EAST PEORIA —
The East Peoria City Council approved a partial $1 million fix of the city's needy streets at its meeting Jan. 15, while at the same time acknowledging a $2.2 million problem.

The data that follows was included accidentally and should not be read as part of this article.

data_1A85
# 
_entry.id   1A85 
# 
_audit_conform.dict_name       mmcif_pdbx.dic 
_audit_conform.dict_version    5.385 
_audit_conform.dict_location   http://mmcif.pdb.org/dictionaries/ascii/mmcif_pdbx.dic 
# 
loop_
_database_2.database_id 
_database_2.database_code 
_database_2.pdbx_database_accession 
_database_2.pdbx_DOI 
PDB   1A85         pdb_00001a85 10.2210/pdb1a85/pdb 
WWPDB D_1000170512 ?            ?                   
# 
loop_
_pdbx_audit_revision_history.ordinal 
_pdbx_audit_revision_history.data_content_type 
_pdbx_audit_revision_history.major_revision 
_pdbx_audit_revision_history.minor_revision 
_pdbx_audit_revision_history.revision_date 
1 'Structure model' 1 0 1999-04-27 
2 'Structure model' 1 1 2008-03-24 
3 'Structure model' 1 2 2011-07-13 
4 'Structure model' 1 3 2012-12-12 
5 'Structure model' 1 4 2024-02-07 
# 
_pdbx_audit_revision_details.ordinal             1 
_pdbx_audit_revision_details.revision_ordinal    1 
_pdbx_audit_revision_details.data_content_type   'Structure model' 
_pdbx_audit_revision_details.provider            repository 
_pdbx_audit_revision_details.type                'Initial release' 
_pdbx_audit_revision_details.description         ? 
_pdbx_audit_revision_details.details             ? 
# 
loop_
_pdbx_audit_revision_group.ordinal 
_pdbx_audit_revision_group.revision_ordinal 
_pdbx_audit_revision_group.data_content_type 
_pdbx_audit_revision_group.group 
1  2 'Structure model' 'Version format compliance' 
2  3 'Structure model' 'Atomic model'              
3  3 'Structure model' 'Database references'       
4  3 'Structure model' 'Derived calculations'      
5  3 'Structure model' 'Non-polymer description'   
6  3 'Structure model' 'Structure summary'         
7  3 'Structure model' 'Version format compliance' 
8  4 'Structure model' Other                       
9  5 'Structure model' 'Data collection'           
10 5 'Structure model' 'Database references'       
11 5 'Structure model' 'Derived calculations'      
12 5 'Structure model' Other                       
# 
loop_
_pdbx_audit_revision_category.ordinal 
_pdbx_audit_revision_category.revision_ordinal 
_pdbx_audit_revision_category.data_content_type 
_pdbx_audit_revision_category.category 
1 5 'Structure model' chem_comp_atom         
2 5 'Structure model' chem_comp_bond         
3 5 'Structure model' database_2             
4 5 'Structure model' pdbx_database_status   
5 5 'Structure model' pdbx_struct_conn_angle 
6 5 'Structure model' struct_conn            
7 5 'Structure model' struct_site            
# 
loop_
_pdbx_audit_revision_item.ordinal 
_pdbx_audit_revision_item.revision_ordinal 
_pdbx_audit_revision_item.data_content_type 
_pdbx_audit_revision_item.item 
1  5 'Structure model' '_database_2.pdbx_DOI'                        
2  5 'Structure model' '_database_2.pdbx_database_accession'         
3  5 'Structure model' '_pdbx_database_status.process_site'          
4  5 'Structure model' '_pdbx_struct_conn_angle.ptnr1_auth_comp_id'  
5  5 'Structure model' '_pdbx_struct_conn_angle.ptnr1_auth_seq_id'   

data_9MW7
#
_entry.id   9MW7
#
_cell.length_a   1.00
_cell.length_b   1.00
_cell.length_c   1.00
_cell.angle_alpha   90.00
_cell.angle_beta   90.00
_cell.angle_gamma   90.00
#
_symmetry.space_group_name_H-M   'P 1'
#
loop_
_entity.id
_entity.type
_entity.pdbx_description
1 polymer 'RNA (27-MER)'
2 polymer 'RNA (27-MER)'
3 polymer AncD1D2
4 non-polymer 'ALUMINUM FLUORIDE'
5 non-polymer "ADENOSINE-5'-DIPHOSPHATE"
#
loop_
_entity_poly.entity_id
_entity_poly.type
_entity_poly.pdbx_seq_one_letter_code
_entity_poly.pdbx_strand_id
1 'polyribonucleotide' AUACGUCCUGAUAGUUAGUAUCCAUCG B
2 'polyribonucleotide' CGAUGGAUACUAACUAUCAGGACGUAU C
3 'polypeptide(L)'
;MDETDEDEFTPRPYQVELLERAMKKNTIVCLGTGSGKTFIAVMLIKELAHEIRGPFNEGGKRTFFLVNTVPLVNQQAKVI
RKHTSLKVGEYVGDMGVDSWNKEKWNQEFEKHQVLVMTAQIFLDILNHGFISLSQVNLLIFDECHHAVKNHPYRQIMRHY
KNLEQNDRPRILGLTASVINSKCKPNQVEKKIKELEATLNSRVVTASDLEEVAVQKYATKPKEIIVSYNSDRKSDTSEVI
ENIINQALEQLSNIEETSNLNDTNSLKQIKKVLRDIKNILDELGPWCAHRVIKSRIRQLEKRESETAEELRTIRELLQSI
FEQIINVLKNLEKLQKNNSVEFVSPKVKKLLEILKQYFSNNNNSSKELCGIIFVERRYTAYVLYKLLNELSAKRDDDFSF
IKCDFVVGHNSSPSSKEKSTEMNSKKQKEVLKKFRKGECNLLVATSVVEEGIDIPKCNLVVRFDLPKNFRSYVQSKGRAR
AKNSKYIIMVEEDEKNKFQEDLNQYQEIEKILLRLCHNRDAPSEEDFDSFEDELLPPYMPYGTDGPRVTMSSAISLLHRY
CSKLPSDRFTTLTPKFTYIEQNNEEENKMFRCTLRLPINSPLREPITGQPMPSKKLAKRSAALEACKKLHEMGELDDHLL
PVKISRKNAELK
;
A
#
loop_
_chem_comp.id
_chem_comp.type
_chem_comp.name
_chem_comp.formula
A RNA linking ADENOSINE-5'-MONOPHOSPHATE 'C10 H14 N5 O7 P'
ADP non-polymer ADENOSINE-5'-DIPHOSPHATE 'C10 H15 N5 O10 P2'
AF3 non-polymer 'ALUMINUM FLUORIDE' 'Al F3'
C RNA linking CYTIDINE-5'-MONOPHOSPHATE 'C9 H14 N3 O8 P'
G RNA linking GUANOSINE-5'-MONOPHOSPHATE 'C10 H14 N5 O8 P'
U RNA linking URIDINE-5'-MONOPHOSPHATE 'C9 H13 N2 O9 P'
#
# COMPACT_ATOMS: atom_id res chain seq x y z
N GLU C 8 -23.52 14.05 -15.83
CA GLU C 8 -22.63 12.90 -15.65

EAST PEORIA — The East Peoria City Council approved a partial $1 million fix of the city's needy streets at its meeting Jan. 15, while at the same time acknowledging a $2.2 million problem. "I'd love to be able to spend $3 million," said Commissioner Dan Decker, who oversees the city's public works department. "Unfortunately, (the money's) just not there." The council agreed to fund the $1 million street maintenance program with $600,000 taken from the motor fuel tax fund, about $100,000 from the fourth year of a five-year grant from Illinois Jobs Now and $300,000 from the gaming tax fund. About $100,000 would go to pay engineering fees and not for the actual repairing, repaving and sealcoating of streets. No specific streets were discussed Tuesday. The city, along with its hired engineering firm, Patrick Meyer & Associates, will work out a priority plan in the coming weeks and put the work out for early bids this winter to take advantage of lower costs. Streets in East Peoria are rated on a 1-to-10 scale. Streets with a low number are in worse shape than streets with a higher rating. The plan for 2013 is to identify streets in the middle of the rating scale - 4s and 5s - and upgrade those to a rating of 8 and 9. "There are a large number of streets in this category (4 and 5), and improving those would make a dramatic difference in the city," Decker said. It would cost $2.2 million to improve all of those streets. Still, Decker said he was encouraged about the program, even if it comes with a shoestring budget. "Our problems are not out of reach like I thought they might become," he said. In other business, the council approved second readings on one change to the city's ordinances and another to one to its zoning codes. The council adopted an amended ordinance that regulates noise in manufacturing districts, bringing local law into line with the Illinois Pollution Control Board. A new table identifies frequency ranges and decibel levels and specifies hours of the day certain. Should future enforcement action and ultimately court action be required, this new language will allow the city to be more consistent with state regulations. The council also approved an amendment that changes the definition of the term "family" as it applies to zoning code. The amendment reduces the number of allowed unrelated adults in single-family zoning districts from five to three. The amendment does not affect group homes. The council also recognized Don Taylor, the East Peoria resident who was the first to suggest "The Levee District" as the name for the new downtown. Taylor received a night's stay at Embassy Suites for the winning submission out of 264 entries.